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Let's be perfectly clear and honest here. If you say anything about the atrocities committed by any group at any point in history, certain nationalists (Orwell on nationalism: http://www.orwell.ru/library/essays/nationalism/english/e_na...) take it as their sacred duty to defend the reputation of their chosen idol or to tear down the reputations of any other nationality to establish moral superiority, or at least equivalence, for the object of their defense.

Hence, a perfectly sensible remark acknowledging the brutality of all sides in World War II, paired with the observation that the Western Allies at least had a deserved reputation for being countries one was better off surrendering to, opens up an entire chasm of nationalistic anger, first tacitly denying that any such atrocities occurred, even on the part of the Nazis themselves (http://news.ycombinator.com/item?id=1609926) followed, through the psychological mechanism of projection, by accusations of attempting to claim a "moral high ground" for the western Allies (http://news.ycombinator.com/item?id=1610175), judging as propaganda near-universally-accepted truths about the brutalities of certain regimes (http://news.ycombinator.com/item?id=1610199) and ultimately declaring that, whatever the evils of communism and fascism, the evils of the English speaking countries are worse (http://news.ycombinator.com/item?id=1611142).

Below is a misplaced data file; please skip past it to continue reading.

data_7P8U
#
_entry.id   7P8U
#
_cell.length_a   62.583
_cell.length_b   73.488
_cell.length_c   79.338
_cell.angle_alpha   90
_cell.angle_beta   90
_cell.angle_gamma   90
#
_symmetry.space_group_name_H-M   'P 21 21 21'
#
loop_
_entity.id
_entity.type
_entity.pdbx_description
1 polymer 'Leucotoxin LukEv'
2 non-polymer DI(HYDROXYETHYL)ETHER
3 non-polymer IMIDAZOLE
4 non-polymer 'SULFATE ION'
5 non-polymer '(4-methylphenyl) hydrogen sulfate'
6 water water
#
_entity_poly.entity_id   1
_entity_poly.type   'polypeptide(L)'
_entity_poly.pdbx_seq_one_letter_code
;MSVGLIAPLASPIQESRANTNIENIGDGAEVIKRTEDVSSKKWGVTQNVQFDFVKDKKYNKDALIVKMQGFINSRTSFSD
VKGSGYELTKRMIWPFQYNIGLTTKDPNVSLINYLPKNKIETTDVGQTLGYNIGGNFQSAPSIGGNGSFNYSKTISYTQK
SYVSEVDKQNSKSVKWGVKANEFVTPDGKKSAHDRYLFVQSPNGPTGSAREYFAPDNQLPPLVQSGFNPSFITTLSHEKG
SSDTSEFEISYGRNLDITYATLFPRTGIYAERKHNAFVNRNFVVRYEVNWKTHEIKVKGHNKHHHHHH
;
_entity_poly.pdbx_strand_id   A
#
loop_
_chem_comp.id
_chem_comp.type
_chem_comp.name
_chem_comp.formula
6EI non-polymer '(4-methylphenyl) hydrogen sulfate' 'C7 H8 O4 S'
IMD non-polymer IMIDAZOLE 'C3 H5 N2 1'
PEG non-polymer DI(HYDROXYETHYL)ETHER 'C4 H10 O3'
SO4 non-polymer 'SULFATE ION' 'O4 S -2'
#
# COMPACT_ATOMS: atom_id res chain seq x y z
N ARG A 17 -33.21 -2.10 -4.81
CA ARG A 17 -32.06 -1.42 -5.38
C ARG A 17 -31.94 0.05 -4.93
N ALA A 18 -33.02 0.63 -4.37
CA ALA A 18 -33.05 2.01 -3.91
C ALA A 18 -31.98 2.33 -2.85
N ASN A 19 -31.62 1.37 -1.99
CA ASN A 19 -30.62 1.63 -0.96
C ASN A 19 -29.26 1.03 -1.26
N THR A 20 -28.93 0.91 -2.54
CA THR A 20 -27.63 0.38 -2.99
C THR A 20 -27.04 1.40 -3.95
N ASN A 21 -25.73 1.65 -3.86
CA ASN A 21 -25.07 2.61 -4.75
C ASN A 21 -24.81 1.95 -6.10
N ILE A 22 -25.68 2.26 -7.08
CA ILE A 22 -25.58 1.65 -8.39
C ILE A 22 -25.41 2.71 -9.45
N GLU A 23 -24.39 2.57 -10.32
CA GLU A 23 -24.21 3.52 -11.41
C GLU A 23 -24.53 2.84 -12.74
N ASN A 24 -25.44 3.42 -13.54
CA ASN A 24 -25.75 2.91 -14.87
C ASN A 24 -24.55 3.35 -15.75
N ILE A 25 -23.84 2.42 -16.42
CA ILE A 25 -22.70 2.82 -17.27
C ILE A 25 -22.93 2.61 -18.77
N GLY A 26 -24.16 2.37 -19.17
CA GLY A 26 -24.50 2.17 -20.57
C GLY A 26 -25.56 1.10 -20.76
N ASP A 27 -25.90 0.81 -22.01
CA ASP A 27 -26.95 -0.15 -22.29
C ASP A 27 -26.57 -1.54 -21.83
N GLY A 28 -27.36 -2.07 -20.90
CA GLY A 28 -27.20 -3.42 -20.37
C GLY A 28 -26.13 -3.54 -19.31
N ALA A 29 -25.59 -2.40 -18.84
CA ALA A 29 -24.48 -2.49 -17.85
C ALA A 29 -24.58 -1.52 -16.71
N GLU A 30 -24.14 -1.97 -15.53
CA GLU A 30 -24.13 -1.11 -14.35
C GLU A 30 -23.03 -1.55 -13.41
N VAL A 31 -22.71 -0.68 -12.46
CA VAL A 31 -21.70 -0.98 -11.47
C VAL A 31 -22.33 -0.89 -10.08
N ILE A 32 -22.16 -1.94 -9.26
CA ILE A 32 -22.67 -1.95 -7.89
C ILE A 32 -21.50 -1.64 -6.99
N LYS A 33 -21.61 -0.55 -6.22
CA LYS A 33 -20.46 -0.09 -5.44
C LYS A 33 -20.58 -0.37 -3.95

Alternatively, the entire campaign can also be viewed as purely an exercise in negative nationalism, attempting to tear down the reputations of the English speaking countries with the initial, tentative defense of the Nazis and Soviets meant only as an exercise in moral equivalence, rather than a genuine defense of totalitarianism. The psychology is the same.

Either way, there's no real point being made here, just a nationalistic knee-jerk reaction to anyone pointing out unsavory aspects of the history of totalitarianism, or alternatively the "savory" aspects of the history of certain English speaking countries.

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